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Title: Polysulfide speciation and reactivity in chromate-contaminated soil

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Journal Article: Publisher's Accepted Manuscript
Journal Name:
Journal of Hazardous Materials
Additional Journal Information:
Journal Volume: 281; Journal Issue: C; Related Information: CHORUS Timestamp: 2016-09-04 16:31:24; Journal ID: ISSN 0304-3894
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Citation Formats

Chrysochoou, Maria, and Johnston, Chad P. Polysulfide speciation and reactivity in chromate-contaminated soil. Netherlands: N. p., 2015. Web. doi:10.1016/j.jhazmat.2014.07.022.
Chrysochoou, Maria, & Johnston, Chad P. Polysulfide speciation and reactivity in chromate-contaminated soil. Netherlands. doi:10.1016/j.jhazmat.2014.07.022.
Chrysochoou, Maria, and Johnston, Chad P. 2015. "Polysulfide speciation and reactivity in chromate-contaminated soil". Netherlands. doi:10.1016/j.jhazmat.2014.07.022.
title = {Polysulfide speciation and reactivity in chromate-contaminated soil},
author = {Chrysochoou, Maria and Johnston, Chad P.},
abstractNote = {},
doi = {10.1016/j.jhazmat.2014.07.022},
journal = {Journal of Hazardous Materials},
number = C,
volume = 281,
place = {Netherlands},
year = 2015,
month = 1

Journal Article:
Free Publicly Available Full Text
Publisher's Version of Record at 10.1016/j.jhazmat.2014.07.022

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Cited by: 7works
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  • Laboratory testing activities indicate that hexavalent chromium, a vadose zone contaminant at many waste sites owing to its mobility and toxicity, can be immobilized in place through chemical reduction to the nontoxic trivalent oxidation state using diluted hydrogen sulfide gas. Treating vadose zone contamination by in situ gaseous reduction thus may be potentially applied as part of an overall strategy for groundwater protection and remediation. A proof-of-concept field test has been undertaken by the U.S. Department of Energy and U.S. Department of Defense in a joint demonstration conducted at White Sands Missile Range, New Mexico, to evaluate this remedial approach.more » This test involved injecting hydrogen sulfide diluted in air into contaminated vadose zone sediments via a centrally located borehole over a 76-day period. The gas mixture was then directed through the sediments using a vacuum applied to six extraction boreholes at the site periphery. Comparison of soil samples taken before and after the test indicated that 70% of the total mass of hexavalent chromium originally present at the site was reduced and immobilized. The zone of highest Cr(VI) contamination was nearly completely treated, with Cr(VI) concentrations of soil samples decreasing from an average of 8.1 mg/kg before treatment to 1.14 mg/kg after treatment and a mass reduction of 88% achieved. Treatment was generally better in zones of higher permeability sand containing less silt and clay. However, all Cr(VI) concentrations measured in post-test samples were well below the EPA Region 9 Residential Preliminary Remediation Goal of 30 mg/kg, compared to a maximum pre-test concentration as high as 85 mg/kg, thus indicating the viability of the technology as a remediation approach.« less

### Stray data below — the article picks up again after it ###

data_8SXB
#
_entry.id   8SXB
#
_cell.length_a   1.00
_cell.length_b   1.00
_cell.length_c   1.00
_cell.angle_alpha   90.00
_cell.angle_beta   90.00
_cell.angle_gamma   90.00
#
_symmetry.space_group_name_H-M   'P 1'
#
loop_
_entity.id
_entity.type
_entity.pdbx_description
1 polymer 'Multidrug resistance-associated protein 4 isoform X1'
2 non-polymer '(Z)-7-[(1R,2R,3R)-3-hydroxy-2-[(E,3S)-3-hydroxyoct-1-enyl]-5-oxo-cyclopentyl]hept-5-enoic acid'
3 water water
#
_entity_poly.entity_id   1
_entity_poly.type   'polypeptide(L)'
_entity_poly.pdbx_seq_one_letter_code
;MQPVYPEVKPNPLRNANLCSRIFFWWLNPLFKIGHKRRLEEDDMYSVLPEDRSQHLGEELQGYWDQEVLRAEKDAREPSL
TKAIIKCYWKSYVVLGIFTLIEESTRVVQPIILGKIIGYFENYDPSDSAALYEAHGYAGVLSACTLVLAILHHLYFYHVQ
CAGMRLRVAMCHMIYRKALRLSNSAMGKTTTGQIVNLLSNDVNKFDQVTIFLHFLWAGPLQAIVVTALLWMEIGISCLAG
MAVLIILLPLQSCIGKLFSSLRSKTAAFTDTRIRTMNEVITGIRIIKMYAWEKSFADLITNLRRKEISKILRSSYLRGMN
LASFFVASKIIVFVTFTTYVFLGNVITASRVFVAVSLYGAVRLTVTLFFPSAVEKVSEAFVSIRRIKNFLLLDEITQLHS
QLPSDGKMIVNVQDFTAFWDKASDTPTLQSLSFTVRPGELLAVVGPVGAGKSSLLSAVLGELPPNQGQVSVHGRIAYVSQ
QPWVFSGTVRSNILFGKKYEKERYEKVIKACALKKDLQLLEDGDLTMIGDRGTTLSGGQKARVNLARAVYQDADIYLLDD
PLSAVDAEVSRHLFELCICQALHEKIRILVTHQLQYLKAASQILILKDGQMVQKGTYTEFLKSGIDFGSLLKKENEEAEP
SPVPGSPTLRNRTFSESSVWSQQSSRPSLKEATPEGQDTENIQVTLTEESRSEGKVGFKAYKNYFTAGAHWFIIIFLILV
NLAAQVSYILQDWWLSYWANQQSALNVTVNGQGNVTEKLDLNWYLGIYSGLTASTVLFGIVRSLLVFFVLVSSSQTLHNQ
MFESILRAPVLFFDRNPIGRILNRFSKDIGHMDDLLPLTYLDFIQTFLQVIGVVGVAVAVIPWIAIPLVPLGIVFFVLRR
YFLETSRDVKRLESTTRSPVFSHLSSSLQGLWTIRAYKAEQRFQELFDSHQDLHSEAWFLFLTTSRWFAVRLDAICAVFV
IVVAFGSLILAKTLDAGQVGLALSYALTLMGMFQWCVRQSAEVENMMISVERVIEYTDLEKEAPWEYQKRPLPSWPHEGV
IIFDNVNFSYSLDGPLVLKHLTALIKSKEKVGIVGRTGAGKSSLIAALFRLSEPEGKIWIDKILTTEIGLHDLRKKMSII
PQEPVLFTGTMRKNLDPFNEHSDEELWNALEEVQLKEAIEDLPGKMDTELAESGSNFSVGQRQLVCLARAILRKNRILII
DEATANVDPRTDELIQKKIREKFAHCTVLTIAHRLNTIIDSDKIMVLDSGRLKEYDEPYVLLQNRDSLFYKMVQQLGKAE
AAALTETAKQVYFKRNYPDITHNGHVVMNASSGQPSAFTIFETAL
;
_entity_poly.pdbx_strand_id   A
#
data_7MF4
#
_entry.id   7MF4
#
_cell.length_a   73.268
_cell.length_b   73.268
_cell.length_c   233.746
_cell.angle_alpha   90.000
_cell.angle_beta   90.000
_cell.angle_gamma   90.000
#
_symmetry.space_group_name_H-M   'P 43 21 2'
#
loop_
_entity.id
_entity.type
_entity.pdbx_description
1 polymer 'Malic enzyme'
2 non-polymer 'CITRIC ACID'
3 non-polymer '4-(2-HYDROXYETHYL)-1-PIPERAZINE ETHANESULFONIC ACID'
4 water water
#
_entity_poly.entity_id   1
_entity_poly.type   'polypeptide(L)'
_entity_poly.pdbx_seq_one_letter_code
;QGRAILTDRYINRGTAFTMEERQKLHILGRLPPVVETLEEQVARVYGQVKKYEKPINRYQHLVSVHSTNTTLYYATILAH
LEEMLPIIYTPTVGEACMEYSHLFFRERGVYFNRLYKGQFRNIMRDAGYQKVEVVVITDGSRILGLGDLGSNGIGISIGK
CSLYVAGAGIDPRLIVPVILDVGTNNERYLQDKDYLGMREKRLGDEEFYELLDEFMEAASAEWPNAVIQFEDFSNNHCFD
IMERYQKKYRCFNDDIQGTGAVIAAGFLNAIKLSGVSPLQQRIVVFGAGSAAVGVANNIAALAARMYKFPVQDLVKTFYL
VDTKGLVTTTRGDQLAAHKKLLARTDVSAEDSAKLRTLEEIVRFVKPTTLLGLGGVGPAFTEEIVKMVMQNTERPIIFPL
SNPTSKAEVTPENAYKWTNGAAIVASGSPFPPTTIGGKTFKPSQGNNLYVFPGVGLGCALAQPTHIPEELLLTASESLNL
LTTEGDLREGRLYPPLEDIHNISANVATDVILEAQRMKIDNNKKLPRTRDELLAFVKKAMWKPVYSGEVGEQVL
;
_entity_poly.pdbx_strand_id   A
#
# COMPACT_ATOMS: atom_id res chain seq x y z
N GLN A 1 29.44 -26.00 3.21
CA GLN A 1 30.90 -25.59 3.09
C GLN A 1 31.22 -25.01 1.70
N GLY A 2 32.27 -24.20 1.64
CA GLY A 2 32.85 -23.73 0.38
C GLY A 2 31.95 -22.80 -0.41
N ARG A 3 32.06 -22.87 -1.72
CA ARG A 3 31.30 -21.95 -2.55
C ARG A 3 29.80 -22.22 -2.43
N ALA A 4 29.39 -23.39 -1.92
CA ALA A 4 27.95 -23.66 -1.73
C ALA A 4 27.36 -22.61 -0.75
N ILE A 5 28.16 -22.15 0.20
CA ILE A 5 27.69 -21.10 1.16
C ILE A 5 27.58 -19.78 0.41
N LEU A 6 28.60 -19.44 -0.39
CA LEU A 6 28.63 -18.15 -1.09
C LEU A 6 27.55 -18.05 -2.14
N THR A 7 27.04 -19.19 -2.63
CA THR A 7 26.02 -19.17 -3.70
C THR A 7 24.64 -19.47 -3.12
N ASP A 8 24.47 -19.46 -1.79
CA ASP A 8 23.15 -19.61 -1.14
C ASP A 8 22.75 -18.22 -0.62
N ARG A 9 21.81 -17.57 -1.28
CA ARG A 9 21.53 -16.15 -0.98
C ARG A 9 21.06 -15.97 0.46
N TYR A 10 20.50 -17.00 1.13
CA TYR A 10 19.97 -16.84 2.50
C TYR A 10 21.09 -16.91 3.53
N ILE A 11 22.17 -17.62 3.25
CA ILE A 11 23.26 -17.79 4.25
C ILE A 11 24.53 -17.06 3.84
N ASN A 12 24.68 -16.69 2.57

• Methylated forms of arsenic (As), monomethylarsenate (MMA) and dimethylarsenate (DMA), have historically been used as herbicides and pesticides. Because of their large application to agriculture fields and the toxicity of MMA and DMA, the distribution, speciation, and sorption of methylated As to soils requires investigation. Monomethylarsenate and DMA were reacted with a soil up to one year under aerobic and anaerobic conditions. Microsynchrotron based X-ray fluorescence ({mu}-SXRF) mapping studies showed that MMA and DMA were heterogeneously distributed in the soil and were mainly associated with iron oxyhydroxides, e.g., goethite, in the soil. Micro-X-ray absorption near edge structure (XANES) spectra collectedmore » from As hotspots showed MMA and DMA were demethylated to arsenate over one year incubation under aerobic conditions. Monomethylarsenate was methylated to DMA, and DMA was maintained as DMA over a 3 month incubation under anaerobic conditions. Arsenic-iron precipitation, such as the formation of scorodite (FeAsO{sub 4} {center_dot} 2H{sub 2}O), was not observed, indicating that MMA and DMA were mainly associated with Fe-oxyhydroxides as sorption complexes.« less
  • The nature and proportion of Zn species present in an agricultural soil overlaid by a dredged contaminated sediment have been untangled by the novel combination of three non-invasive synchrotron-based x-ray techniques: x-ray microfluorescence ({mu}SXRF), microdiffraction ({mu}XRD), and absorption spectroscopy (EXAFS). One primary (franklinite) and two secondary (phyllomanganate and phyllosilicate) Zn-containing minerals were identified in the initial soil, and another primary (ZnS) and a new secondary (Fe-(oxyhydr)oxide) Zn species in the covered soil. The quantitative analysis of EXAFS spectra recorded on bulk samples indicated that ZnS and Zn-Fe (oxyhydr)oxides amounted to 71+-10 percent and 27+-10 percent, respectively, and the other Znmore » species to less than 10 percent. The two new Zn species found in the covered soil result from the gravitational migration of ZnS particles initially present in the sediment, and from their further oxidative dissolution and fixation of leached Zn on F e (oxyhydr) oxides.« less